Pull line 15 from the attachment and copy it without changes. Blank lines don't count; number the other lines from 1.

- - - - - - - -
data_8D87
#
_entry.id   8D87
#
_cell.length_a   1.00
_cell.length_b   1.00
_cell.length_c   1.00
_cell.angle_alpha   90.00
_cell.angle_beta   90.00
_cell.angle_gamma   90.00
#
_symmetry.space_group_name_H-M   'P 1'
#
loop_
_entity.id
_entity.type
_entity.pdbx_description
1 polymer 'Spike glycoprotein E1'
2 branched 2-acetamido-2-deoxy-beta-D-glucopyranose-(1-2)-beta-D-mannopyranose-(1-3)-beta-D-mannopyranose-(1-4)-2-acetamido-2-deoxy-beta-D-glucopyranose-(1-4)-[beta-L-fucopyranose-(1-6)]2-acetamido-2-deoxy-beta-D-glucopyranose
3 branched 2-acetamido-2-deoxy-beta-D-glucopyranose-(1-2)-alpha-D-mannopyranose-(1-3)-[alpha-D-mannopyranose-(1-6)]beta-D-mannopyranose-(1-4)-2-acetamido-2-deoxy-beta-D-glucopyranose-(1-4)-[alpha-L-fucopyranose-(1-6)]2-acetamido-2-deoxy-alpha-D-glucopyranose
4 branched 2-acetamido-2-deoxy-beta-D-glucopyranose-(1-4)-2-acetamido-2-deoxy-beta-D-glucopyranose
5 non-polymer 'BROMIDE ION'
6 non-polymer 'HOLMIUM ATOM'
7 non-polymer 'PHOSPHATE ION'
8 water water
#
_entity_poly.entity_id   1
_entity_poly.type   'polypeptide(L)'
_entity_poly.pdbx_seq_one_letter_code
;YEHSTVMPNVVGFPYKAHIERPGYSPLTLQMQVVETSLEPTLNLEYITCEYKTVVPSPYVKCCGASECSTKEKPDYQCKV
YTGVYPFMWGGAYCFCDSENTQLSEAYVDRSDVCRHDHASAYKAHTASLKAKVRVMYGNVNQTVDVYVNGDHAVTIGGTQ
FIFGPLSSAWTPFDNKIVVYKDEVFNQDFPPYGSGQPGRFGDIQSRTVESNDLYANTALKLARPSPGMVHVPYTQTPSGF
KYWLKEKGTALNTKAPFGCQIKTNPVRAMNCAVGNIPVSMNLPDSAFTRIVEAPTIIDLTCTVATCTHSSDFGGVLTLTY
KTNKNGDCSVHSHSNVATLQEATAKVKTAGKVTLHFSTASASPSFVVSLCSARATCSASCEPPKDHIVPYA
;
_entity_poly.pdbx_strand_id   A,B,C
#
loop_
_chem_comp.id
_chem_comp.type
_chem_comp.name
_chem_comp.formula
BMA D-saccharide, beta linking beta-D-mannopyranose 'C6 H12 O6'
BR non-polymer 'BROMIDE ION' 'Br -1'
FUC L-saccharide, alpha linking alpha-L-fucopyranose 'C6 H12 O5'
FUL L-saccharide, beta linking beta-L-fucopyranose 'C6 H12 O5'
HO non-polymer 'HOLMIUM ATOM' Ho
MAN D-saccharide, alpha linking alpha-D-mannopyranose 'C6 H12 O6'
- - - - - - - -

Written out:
_entity.id